Whats that coming over the hill is it a monster

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Postby gordonjcp » Sun Jul 02, 2006 8:58 am

kpstar wrote:As far as I am aware wind turbines have a life expectancy of 30 odd years and can be removed. Nuclear power stations will still be costing money to look after hundreds of years after they have stopped providing power and the cost of the electricity doesn't include the decommissioning cost. Uranium is also a finite resource. I would take wind/wave any day.


The problem with wind turbines is that they *can't* really be removed, unless you've got an economical way of disposing of a thousand-tonne concrete block. I suppose you could dump it in Cumbernauld, they wouldn't notice...

You've got reactor configurations such as fast breeder reactors that can burn spent uranium fuel and convert it to plutonium, which (once you have enough of it) you can modify your reactor to run on. In practical terms what you would do is actually have two reactors, one set up each way, and a stockpile of spare fuel. You could get a couple of hundred megawatts from a site the size of the existing Longannet power station.

Then of course you've got pebble bed reactors - they don't really require any special safety systems to prevent them running away, because the reaction slows as they heat up. The working fluid for the reactor is nitrogen, which doesn't really become radioactive with use (unlike water or sodium, used in existing plants). A Dutch company have demonstrated a prototype 8MW power plant that will eventually fit into an artic trailer...
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Postby Apollo » Sat Dec 09, 2006 11:48 pm

Well, there's a HUGE surprise and revelation on the Beeb's TV news tonight:

Windpower isn't cutting it, and is failing to generate the level power claimed by those who insisted on cramming windfarms wherever they could. English sites are making 24% of capacity, and Scotland barely manages 31% at best. Land based farms are the worst, and it seems the only worthwhile ones are/will be located offshore.

The wind just isn't there to keep them turning to the extent the developers claimed.

The cynical might be tempted to say that the massive proliferation and promotion of wind power and wind farms to date has had more to do with the developers chasing all the extremely generous and lucrative grants and subsidies that were made available to them for just building the things, rather than the realisable contribution they would ever make to the 'Green Revolution'.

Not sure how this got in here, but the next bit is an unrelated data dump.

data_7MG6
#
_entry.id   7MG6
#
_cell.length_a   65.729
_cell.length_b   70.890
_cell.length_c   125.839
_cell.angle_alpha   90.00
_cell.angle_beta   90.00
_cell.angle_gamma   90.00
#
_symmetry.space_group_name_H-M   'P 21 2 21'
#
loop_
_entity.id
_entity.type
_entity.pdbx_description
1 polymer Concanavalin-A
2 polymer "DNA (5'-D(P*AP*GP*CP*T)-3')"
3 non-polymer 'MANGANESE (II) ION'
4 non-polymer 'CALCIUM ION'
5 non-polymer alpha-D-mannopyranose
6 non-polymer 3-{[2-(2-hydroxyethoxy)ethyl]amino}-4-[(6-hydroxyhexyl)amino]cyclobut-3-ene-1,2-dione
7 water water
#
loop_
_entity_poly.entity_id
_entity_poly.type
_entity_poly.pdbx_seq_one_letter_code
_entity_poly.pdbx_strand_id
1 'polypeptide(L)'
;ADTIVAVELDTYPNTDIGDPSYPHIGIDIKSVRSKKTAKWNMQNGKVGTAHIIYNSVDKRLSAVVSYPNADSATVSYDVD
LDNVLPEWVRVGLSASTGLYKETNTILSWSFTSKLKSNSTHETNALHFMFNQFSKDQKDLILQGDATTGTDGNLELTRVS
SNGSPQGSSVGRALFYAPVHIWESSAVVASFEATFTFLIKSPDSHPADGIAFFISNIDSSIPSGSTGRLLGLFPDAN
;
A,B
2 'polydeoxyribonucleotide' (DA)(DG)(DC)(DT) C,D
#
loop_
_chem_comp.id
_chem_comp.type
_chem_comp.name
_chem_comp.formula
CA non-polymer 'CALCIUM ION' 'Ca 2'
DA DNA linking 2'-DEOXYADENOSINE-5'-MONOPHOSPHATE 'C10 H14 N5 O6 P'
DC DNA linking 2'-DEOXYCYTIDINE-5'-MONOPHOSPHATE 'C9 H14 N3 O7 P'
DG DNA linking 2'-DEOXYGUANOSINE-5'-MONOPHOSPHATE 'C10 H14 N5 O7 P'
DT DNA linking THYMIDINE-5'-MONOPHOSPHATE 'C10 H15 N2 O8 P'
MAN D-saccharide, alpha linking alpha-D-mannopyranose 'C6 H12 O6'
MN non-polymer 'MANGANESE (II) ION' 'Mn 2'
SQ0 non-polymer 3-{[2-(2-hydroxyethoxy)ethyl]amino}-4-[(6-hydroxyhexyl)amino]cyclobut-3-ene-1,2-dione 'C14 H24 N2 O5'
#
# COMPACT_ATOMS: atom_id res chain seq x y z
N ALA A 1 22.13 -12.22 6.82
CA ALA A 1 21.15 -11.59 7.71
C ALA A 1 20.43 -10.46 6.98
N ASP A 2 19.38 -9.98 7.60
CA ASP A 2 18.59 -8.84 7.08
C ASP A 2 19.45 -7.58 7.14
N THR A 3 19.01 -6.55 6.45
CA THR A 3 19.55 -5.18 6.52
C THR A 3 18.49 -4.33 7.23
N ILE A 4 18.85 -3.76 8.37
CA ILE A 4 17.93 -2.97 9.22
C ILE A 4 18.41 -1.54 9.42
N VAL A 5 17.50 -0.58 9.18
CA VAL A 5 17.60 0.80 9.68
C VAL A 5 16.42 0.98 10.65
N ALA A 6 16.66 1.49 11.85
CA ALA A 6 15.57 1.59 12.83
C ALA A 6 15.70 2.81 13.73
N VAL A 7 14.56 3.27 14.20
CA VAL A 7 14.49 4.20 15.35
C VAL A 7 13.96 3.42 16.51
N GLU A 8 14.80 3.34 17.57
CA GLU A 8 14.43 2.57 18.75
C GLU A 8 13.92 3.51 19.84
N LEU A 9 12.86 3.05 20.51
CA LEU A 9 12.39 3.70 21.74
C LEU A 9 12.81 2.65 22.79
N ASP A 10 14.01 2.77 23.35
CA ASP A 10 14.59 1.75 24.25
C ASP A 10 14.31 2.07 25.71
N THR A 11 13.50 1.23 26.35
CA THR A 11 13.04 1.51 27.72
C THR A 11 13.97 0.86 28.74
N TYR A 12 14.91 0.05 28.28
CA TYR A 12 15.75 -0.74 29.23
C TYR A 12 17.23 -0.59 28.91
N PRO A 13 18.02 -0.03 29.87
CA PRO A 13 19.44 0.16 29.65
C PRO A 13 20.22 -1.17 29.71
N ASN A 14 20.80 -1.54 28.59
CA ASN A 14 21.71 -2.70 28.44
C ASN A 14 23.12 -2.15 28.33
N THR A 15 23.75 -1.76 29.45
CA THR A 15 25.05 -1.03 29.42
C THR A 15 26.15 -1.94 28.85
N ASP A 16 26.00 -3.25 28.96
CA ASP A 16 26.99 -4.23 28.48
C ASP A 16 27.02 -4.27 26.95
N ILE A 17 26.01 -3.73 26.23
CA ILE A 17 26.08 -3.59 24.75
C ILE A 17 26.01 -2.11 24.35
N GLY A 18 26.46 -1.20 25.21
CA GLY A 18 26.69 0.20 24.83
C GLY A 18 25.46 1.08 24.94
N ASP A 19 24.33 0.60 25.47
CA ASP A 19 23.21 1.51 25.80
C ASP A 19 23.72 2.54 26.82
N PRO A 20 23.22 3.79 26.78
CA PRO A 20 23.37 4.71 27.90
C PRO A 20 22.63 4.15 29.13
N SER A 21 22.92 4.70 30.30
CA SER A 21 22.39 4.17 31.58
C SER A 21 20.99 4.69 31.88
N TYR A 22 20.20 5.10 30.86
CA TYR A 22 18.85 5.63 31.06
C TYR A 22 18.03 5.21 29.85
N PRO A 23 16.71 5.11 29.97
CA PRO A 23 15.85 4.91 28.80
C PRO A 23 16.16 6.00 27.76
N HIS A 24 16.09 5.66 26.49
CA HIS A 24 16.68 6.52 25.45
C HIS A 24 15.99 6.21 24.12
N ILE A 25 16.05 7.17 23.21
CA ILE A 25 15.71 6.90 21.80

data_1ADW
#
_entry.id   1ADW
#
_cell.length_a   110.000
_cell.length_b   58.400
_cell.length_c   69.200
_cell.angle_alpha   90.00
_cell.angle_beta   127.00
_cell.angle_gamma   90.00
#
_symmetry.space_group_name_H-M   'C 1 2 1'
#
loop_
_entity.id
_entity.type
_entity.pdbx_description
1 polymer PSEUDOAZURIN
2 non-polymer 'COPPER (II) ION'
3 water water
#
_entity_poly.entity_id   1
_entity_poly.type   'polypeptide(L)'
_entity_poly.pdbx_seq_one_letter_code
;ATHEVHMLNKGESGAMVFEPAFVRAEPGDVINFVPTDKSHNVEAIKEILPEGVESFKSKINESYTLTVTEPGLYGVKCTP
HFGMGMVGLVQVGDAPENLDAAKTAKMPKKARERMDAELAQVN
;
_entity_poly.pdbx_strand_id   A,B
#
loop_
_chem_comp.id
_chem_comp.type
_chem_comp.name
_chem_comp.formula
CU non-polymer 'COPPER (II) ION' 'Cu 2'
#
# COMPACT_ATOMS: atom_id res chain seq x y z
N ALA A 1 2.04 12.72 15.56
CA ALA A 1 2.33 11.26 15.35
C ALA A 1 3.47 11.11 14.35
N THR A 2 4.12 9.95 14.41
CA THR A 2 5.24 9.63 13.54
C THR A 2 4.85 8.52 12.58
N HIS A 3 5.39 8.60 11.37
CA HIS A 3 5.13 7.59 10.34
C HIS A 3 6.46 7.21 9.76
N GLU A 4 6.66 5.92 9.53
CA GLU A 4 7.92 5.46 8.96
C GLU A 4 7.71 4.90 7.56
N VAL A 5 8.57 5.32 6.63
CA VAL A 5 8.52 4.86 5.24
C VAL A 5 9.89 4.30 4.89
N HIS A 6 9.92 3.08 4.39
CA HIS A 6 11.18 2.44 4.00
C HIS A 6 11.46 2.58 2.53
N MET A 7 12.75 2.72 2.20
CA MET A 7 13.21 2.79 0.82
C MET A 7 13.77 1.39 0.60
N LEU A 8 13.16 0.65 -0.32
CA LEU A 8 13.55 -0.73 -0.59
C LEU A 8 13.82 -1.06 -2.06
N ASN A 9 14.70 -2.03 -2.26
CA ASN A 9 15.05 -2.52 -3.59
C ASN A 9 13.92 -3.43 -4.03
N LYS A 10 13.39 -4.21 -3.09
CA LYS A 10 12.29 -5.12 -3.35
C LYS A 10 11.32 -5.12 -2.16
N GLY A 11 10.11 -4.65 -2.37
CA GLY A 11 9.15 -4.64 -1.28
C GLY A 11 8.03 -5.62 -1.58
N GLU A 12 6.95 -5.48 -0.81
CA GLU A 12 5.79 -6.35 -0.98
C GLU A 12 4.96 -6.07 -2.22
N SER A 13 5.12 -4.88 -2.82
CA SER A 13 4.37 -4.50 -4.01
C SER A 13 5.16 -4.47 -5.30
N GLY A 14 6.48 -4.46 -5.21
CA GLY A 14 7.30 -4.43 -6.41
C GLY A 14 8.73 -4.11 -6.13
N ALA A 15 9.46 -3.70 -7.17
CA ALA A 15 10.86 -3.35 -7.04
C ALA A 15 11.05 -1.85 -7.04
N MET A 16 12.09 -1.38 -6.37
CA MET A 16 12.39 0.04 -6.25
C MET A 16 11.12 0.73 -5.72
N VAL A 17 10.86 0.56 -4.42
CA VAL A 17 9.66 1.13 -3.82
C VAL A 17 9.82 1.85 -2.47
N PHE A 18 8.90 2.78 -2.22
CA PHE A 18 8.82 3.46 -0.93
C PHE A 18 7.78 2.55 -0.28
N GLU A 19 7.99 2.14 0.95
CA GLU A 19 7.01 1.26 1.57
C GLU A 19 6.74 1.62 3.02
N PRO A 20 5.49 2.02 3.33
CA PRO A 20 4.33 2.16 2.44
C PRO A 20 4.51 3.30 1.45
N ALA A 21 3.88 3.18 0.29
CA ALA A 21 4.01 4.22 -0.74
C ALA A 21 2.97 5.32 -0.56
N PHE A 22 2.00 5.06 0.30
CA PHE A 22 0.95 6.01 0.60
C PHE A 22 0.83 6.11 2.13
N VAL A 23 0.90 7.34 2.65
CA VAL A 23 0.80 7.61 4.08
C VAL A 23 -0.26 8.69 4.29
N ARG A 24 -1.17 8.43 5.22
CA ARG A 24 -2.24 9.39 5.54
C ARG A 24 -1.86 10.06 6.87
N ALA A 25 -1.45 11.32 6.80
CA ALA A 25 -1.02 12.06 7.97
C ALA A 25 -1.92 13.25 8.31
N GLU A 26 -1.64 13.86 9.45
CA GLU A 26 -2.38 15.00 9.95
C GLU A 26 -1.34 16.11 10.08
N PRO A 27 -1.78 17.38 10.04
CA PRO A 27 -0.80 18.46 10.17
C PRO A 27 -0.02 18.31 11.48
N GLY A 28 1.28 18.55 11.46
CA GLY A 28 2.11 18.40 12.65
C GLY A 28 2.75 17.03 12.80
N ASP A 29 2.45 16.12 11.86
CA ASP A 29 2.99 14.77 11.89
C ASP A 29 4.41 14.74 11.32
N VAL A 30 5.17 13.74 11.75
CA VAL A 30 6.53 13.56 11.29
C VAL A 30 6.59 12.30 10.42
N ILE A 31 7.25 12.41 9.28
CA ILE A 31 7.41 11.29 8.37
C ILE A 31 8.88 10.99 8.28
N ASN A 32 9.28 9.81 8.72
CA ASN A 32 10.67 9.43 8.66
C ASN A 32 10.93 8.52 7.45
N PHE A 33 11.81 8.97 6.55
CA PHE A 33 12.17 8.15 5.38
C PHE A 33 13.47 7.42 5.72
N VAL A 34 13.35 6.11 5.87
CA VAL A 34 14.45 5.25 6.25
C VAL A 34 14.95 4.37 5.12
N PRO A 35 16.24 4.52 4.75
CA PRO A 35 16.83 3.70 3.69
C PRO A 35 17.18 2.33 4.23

As noted before, windfarms have been marching across our countryside, almost despite objections until recently, as communities have begin to say "No, you haven't justified your case". Previously, communities have been divided by their arrival, now it looks like money, rather than being environmentally sound, was the real motivator.

Same old story - £££ talks.
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Postby Josef » Sun Dec 10, 2006 12:49 am

Apollo wrote:Well, there's a HUGE surprise and revelation on the Beeb's TV news tonight:

Windpower isn't cutting it, and is failing to generate the level power claimed by those who insisted on cramming windfarms wherever they could. English sites are making 24% of capacity, and Scotland barely manages 31% at best. Land based farms are the worst, and it seems the only worthwhile ones are/will be located offshore.

The wind just isn't there to keep them turning to the extent the developers claimed.

The cynical might be tempted to say that the massive proliferation and promotion of wind power and wind farms to date has had more to do with the developers chasing all the extremely generous and lucrative grants and subsidies that were made available to them for just building the things, rather than the realisable contribution they would ever make to the 'Green Revolution'.

As noted before, windfarms have been marching across our countryside, almost despite objections until recently, as communities have begin to say "No, you haven't justified your case". Previously, communities have been divided by their arrival, now it looks like money, rather than being environmentally sound, was the real motivator.

Same old story - £££ talks.

Whilst I haven't believed a word the British equivalent of Pravda says without independent corroboration for many years , I am quite prepared to believe the percentages quoted above.

The cynical would doubtless be correct in this case. However, they would also be correct in saying that that the "extremely generous and lucrative grants and subsidies that were made available to them for just building the things, rather than the realisable contribution they would ever make to the 'Green Revolution'" in the case of nuclear power plants have delivered rather less than the 'virtually free' electricity promised in its nascent stage. And that's rather less than 31%.

When, precisely, was "communities have been divided by their arrival, now it looks like money, rather than being environmentally sound, was the real motivator" not true?

And what, precisely, are the alternatives? Russian gas? Ask the Ukraine about the reliability of that. Uranium? Finite supply (maybe forty years at current use), chased by an increasing number of customers. Oil? As they say, "you're havin' a larf".

Constructive criticism, please?
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Postby Vladimir » Sun Dec 10, 2006 1:38 am

British equivalent of Pravda


Is that not called 'The Sun' or even 'The Record'... ::):

And what, precisely, are the alternatives?


Coal. We have loads of coal, as I have said before. Its not that difficult to cut power station emissions to a very low level.
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